Various measures aimed at alleviating any financing constraint for those impacted, including the health-care sector, State governments and the public were announced by the Reserve Bank of India (RBI) to fight against the second wave of the pandemic.
GS-III: Indian Economy (Economic Growth and Development, Planning usage and Mobilisation of resources, Inclusive growth and issues therein)
Dimensions of the Article:
- About the Reserve Bank of India (RBI)
- Functions of Reserve Bank of India
- About RBI’s support through the second wave of Covid-19
About the Reserve Bank of India (RBI)
- The Reserve Bank of India was established in accordance with the provisions of the Reserve Bank of India Act, 1934. Hence, the RBI is a Statutory Body.
- The Reserve Bank is fully owned by the Government of India now, since nationalization in 1949. (Originally it was private owned).
- The Reserve Bank’s affairs are governed by a central board of directors. The board is appointed/nominated for a period of four years by the Government of India, based on the Reserve Bank of India Act.
- The RBI has both Official Directors and Non-Official Directors. Official Directors (central board of directors) are the Governor along with not more than four Deputy Governors. Ten Directors from various fields and two Government Officials along with four Directors – one each from four local boards (regional) are the Non-Official Directors.
Functions of Reserve Bank of India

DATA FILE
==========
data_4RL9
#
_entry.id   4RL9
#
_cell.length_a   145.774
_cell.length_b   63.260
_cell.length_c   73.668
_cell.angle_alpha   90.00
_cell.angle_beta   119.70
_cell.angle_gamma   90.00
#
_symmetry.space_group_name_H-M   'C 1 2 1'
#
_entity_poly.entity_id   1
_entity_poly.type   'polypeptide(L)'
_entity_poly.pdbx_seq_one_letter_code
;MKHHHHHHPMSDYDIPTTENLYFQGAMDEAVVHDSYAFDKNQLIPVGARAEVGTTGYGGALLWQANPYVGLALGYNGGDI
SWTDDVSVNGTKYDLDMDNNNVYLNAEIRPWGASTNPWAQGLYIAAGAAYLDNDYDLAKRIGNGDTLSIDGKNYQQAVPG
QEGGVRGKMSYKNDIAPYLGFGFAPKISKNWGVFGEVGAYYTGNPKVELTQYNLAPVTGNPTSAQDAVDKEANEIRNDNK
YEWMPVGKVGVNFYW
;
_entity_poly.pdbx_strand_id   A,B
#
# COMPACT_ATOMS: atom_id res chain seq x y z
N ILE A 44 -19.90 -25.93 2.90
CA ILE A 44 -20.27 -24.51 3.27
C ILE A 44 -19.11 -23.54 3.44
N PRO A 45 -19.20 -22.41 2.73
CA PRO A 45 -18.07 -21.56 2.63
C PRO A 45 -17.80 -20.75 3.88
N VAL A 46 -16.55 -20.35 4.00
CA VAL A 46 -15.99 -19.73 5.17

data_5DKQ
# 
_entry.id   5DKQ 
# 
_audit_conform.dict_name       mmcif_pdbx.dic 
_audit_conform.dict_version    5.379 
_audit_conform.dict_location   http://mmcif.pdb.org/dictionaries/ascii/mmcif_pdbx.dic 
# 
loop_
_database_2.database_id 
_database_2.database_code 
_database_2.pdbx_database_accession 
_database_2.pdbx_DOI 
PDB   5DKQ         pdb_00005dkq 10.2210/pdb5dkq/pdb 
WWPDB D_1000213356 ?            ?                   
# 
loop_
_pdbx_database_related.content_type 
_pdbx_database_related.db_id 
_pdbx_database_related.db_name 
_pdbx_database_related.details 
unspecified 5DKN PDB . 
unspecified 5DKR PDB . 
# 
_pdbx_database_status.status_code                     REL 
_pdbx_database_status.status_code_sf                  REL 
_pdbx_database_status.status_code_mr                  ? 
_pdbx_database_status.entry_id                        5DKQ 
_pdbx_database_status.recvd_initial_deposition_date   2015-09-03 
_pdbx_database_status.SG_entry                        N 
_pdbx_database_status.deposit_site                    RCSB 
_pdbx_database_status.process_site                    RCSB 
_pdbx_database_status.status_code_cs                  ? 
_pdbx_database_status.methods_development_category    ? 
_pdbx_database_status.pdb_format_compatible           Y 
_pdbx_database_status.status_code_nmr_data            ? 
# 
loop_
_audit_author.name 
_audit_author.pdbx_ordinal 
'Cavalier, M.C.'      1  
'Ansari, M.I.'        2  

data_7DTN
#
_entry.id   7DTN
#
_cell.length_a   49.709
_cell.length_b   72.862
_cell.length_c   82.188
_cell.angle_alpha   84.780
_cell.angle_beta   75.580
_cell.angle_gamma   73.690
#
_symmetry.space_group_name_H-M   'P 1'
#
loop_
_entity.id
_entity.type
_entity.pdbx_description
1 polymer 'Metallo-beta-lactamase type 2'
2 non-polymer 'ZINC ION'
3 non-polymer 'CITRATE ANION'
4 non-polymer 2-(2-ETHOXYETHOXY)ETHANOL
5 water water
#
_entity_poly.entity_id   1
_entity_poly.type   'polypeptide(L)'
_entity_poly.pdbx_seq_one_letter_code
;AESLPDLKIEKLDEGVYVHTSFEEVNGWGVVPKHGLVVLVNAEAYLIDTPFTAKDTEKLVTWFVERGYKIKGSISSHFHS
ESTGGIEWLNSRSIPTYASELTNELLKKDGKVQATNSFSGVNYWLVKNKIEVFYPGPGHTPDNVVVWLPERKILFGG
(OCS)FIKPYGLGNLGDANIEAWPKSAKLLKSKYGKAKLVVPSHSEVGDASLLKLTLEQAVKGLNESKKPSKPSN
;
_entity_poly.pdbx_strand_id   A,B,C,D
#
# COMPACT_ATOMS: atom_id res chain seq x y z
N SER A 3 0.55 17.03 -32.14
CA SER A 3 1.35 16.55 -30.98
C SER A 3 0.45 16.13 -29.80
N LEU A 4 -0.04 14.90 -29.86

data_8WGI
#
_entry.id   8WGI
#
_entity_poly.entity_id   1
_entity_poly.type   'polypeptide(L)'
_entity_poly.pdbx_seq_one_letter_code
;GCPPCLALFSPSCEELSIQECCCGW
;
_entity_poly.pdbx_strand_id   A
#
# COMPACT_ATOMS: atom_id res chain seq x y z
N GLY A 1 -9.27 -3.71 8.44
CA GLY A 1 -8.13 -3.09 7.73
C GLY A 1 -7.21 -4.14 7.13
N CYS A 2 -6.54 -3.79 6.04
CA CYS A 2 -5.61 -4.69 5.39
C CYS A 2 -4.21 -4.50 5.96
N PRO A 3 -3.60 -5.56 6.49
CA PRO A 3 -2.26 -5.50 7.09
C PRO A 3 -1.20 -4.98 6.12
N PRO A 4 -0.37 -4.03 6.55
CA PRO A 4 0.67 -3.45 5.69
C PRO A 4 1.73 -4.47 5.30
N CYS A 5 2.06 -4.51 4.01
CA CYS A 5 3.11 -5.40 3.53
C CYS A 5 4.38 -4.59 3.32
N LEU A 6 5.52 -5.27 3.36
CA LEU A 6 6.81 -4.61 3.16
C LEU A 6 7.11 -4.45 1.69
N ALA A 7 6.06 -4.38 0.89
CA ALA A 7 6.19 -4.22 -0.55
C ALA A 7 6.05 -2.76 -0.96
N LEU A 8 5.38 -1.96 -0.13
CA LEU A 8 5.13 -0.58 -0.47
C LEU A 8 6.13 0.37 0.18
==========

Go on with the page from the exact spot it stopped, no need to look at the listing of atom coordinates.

- Implementation of monetary policies.
- Monitoring the monetary policies
- Ensuring price stability in the country considering the economic growth of the country
- The RBI determines the comprehensive parameters of banking operations.
- These methods are responsible for the functioning of the country’s banking and financial system. Methods such as:
- License issuing
- Liquidity of assets
- Bank mergers
- Branch expansion, etc.
- RBI manages the FOREX Reserves of India.
- It is responsible for maintaining the value of the Rupee outside the country.
- It aids foreign trade payment.
- The Reserve Bank of India is responsible for providing the public with a sufficient supply of currency notes and coins.
- The quality of currency notes and coins is also taken care of by the RBI.
- RBI is in charge of issuing and exchanging of currency and coins.
- Also, the destruction of currency and coins that are not fit for circulation.
- Promotional functions that support national objectives are organized by RBI that encourage rural and agricultural economic development.
- The RBI will regularly issue directives to the commercial banks to lend loans to small-scale industrial units.
About RBI’s support through the second wave of Covid-19
- RBI proposed a calibrated response, mooting a Rs. 50,000 crore term liquidity facility to boost credit availability for ramping up COVID-related health-care infrastructure and services.
- RBI urged lenders to expedite lending under this ‘priority sector’ classified scheme to entities including vaccine manufacturers, hospitals, pathology labs, suppliers of oxygen and ventilators, importers of COVID-related drugs and logistics firms. This scheme would also cover patients requiring treatment, but it remains unclear to those with surging medical facilities will be able avail the facility.
- The RBI has signalled that it is cognisant of the burden on health-care and allied providers by directing the flow of credit to the sector most in focus at the moment.
- RBI’s focus on small borrowers including unorganised businesses and MSM enterprises, both through enhanced provision of credit via small finance banks and a fresh resolution framework for existing borrowings, is welcoming. (However, only those borrowers who had not already availed of restructuring assistance and whose loans were ‘standard’ as on March 31, 2021, would be eligible for fresh resolution lays an onerous burden on those that the RBI itself admits are the ‘most vulnerable’.)
-Source: The Hindu